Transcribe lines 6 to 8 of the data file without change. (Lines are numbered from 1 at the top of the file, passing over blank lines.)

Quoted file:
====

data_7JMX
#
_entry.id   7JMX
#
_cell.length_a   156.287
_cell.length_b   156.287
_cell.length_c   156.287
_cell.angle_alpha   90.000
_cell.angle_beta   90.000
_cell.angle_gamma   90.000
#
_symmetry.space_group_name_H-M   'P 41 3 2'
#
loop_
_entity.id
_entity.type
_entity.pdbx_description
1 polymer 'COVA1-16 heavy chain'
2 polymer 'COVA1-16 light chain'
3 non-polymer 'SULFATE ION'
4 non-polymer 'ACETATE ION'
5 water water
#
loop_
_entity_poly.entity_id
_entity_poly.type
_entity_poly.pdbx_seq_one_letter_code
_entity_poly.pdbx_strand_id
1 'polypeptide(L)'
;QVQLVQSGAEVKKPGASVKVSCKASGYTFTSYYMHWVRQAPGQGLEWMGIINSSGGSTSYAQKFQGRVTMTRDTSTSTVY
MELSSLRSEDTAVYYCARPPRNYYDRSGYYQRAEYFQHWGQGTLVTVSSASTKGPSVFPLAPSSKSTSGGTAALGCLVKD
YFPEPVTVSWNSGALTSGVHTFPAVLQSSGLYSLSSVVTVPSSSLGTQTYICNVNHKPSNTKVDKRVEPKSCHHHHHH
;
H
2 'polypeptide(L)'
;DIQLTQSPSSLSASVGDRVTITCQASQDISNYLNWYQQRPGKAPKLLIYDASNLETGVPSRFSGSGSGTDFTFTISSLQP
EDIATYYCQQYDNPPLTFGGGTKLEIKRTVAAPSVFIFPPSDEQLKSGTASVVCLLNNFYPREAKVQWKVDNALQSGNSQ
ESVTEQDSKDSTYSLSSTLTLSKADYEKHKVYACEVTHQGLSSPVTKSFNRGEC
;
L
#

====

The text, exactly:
_cell.length_b   156.287
_cell.length_c   156.287
_cell.angle_alpha   90.000